President Nixon proposed to change our welfare system "to provide each person with a means of escape from welfare into dignity." His goals were these:
A decent level of payment to genuinely needy welfare recipients regardless of where they live. Incentives not to loaf, but to work.
Requiring all adults who apply for welfare to register for work and job training and to accept work or training. The only exceptions would be the aged, blind and disabled and mothers of preschool children.
Expanding job training and child care facilities so that recipients can accept employment.
Temporary supplements to the incomes of the working poor to enable them to support their families while continuing to work.
Uniform Federal payment standards for all welfare recipients.
In companion actions, our efforts to improve the nutrition of poor people resulted in basic reforms in the Food Stamp Program. The number of recipients increased from some three million to 13 million, and now 8.4 million needy children participate in the School Lunch Program, almost three times the number that participated in 1968.
Now, nearly 10,000 nutrition aides work in low-income communities, in 1968 there were none.
Since 1969, we have increased the Federal support for family planning threefold. We will continue to support expanded family planning programs and will foster research in this area so that more parents will be better able to plan the number and spacing of their children should they wish to do so. Under no circumstances will we allow any of these programs to become compulsory or infringe upon the religious conviction or personal freedom of any individual.
We all feel compassion for those who through no fault of their own cannot adequately care for themselves. We all want to help these men, women and children achieve a decent standard of living and become self-supporting.
We continue to insist, however, that there are too many people on this country's welfare rolls who should not be there. With effective cooperation from the Congress, we pledge to stop these abuses.
We flatly oppose programs or policies which embrace the principle of a government-guaranteed income, We reject as unconscionable the idea that all citizens have the right to be supported by the government, regardless of their ability or desire to support themselves and their families.
We pledge to continue to push strongly for sound welfare reform until meaningful and helpful change is enacted into law by the Congress.
We have solid evidence that our unrelenting war on crime is being won. The American people know that once again the thrust of justice in our society will be to protect the law-abiding citizenry against the criminal, rather than absolve the criminal of the consequences of his own desperate acts.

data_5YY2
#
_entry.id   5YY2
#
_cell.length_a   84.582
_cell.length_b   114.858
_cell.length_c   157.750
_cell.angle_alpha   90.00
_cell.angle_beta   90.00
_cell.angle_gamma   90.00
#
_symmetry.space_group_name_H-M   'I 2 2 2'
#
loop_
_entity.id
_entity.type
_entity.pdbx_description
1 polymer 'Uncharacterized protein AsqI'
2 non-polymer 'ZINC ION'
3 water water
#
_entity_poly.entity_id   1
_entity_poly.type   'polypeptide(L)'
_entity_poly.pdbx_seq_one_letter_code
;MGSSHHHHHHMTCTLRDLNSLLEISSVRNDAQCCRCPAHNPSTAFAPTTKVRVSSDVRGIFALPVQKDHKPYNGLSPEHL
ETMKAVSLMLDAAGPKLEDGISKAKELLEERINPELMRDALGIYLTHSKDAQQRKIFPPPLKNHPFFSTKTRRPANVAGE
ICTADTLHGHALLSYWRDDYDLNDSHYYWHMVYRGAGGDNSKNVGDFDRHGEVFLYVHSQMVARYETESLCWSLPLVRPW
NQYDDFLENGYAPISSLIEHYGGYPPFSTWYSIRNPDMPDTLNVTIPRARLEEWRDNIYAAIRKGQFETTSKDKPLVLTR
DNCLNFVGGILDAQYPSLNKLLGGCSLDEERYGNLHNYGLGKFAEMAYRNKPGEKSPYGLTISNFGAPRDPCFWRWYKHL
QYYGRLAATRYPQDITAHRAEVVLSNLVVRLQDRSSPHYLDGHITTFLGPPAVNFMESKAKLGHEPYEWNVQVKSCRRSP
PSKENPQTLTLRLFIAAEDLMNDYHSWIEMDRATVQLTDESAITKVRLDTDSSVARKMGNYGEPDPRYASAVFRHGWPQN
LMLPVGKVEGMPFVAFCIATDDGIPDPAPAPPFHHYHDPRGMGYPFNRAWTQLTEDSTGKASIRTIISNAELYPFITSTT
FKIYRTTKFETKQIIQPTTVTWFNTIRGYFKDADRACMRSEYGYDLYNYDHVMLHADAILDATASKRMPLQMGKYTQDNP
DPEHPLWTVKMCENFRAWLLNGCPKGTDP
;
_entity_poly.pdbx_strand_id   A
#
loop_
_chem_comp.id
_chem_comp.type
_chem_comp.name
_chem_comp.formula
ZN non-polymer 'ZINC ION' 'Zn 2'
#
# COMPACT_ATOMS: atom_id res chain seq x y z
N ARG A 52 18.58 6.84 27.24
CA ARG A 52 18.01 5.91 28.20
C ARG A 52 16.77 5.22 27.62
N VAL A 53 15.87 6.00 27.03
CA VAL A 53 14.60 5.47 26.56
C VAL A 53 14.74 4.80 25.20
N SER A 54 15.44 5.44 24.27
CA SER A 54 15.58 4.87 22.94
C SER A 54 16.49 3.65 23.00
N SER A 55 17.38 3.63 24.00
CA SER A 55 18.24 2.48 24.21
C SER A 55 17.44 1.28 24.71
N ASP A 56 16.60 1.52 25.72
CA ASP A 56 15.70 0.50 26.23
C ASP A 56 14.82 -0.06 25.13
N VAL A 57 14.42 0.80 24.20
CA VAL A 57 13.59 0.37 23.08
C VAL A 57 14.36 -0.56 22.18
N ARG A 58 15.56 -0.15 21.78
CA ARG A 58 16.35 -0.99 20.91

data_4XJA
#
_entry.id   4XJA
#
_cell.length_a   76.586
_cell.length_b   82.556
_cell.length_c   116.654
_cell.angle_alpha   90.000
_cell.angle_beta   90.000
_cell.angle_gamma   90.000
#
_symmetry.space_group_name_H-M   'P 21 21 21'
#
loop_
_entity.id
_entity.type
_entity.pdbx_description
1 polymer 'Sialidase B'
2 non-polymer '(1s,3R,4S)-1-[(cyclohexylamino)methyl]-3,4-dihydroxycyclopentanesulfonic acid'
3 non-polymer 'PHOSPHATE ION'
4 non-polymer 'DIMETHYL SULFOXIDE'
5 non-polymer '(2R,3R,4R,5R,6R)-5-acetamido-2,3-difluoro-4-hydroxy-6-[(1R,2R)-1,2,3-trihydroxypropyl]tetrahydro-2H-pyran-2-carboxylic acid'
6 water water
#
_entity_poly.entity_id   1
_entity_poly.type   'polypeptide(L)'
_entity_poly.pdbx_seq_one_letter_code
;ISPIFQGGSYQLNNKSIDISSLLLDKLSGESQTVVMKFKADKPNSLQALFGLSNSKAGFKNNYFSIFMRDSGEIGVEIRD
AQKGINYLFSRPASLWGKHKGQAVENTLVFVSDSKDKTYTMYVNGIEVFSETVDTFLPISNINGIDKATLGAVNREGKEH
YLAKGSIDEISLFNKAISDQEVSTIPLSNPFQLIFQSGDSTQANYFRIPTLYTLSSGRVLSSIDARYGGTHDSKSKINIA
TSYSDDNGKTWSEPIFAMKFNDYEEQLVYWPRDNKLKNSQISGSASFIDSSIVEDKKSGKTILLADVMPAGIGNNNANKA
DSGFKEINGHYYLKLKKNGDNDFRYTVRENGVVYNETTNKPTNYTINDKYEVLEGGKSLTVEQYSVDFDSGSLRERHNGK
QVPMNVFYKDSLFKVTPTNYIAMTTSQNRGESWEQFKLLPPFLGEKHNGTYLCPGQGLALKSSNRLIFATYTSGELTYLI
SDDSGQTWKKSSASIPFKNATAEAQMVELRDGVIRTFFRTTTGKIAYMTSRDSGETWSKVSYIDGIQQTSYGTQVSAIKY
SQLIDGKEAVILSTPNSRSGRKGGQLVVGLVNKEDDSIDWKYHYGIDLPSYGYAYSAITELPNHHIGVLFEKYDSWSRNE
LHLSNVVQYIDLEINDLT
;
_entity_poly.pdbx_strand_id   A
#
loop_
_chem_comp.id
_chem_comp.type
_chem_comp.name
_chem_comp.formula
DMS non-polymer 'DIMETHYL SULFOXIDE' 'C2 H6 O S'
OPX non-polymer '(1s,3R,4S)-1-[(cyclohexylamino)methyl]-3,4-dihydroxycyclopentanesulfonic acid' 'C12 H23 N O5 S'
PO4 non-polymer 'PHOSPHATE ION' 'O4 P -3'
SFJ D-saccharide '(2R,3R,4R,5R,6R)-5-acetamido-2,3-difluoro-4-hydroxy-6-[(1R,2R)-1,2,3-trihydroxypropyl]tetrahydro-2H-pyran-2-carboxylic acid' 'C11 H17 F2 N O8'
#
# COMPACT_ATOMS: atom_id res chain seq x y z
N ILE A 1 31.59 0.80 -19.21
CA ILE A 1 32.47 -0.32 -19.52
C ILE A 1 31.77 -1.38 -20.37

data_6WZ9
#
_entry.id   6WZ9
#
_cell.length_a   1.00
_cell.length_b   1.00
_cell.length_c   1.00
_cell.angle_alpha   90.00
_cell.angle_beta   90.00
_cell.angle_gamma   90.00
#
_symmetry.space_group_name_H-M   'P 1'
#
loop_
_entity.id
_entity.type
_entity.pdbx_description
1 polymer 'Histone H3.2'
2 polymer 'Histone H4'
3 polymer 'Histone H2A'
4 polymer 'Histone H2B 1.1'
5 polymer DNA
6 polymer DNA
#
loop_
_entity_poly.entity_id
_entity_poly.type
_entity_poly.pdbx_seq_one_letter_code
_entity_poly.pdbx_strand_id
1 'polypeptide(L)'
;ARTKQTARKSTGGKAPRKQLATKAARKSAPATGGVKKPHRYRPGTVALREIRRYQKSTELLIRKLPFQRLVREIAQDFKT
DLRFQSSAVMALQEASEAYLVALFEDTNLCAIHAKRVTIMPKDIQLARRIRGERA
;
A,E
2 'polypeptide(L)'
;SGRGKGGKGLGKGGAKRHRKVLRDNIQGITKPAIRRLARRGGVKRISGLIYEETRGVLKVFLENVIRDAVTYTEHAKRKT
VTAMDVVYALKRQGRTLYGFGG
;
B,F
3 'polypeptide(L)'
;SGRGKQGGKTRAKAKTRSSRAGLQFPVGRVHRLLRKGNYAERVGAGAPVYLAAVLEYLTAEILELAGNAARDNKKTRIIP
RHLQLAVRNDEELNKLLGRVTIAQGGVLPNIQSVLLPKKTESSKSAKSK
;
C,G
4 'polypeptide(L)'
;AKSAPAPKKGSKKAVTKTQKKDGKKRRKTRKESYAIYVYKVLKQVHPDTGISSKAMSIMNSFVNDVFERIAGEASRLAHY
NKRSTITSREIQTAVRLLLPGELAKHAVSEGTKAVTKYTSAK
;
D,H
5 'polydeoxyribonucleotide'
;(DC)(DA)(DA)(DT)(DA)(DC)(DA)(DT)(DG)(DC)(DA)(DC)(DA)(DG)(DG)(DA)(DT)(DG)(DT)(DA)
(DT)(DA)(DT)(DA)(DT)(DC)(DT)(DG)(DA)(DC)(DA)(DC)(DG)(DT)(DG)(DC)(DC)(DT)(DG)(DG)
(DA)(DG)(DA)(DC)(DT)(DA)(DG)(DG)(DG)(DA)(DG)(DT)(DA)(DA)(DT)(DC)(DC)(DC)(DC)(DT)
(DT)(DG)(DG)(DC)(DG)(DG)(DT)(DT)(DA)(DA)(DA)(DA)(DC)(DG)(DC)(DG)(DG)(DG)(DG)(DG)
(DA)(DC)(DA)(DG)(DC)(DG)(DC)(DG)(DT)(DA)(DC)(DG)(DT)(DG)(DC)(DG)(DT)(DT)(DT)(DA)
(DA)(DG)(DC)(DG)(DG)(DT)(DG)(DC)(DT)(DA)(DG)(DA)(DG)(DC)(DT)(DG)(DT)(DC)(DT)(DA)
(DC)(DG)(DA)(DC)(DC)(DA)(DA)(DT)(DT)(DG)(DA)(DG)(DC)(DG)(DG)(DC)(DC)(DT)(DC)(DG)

Serious crimes rose only one per cent during the first quarter of this year—down from six per cent last year and 13 per cent the year before. From 1960 to 1968 major crime went up 122 per cent.
The fact is, in the first quarter of 1972, 80 of our 155 largest cities had an actual decline in reported crime.
In our Nation's Capitol, our anti-crime programs have been fully implemented. Through such measures as increased police, street lighting, a Narcotics Treatment Administration, court reform and special prosecuting units for major offenders, we have steadily dropped the crime rate since November 1969. By the first quarter of this year, the serious crime rate was down to half its all-time high.
When our Administration took office, a mood of lawlessness was spreading rapidly, undermining the legal and moral foundations of our society. We moved at once to stop violence in America. We have:
Greatly increased Federal aid to State and local law enforcement agencies across the country, with more than $1.5 billion spent on 50,000 crime-fighting projects.
Augmented Justice Department funding fourfold and provided more marshals, more judges, more narcotics agents, more Assistant United States Attorneys in the field.
Raised the Law Enforcement Assistance Administration budget ten-fold, earmarking $575 million of the $850 million for 1973 to upgrade State and local police and courts through revenue sharing.
Added 600 new Special Agents to the FBI.
Raised Federal spending on juvenile delinquency from $15 million to more than $180 million and proposed legislation to launch a series of model youth services.
Appointed Attorneys General with a keen sense of the rights of both defendants and victims, and determination to enforce the laws.
Appointed judges whose respect for the rights of the accused is balanced by an appreciation of the legitimate needs of law enforcement.
Added to the Supreme Court distinguished lawyers of firm judicial temperament and fidelity to the Constitution.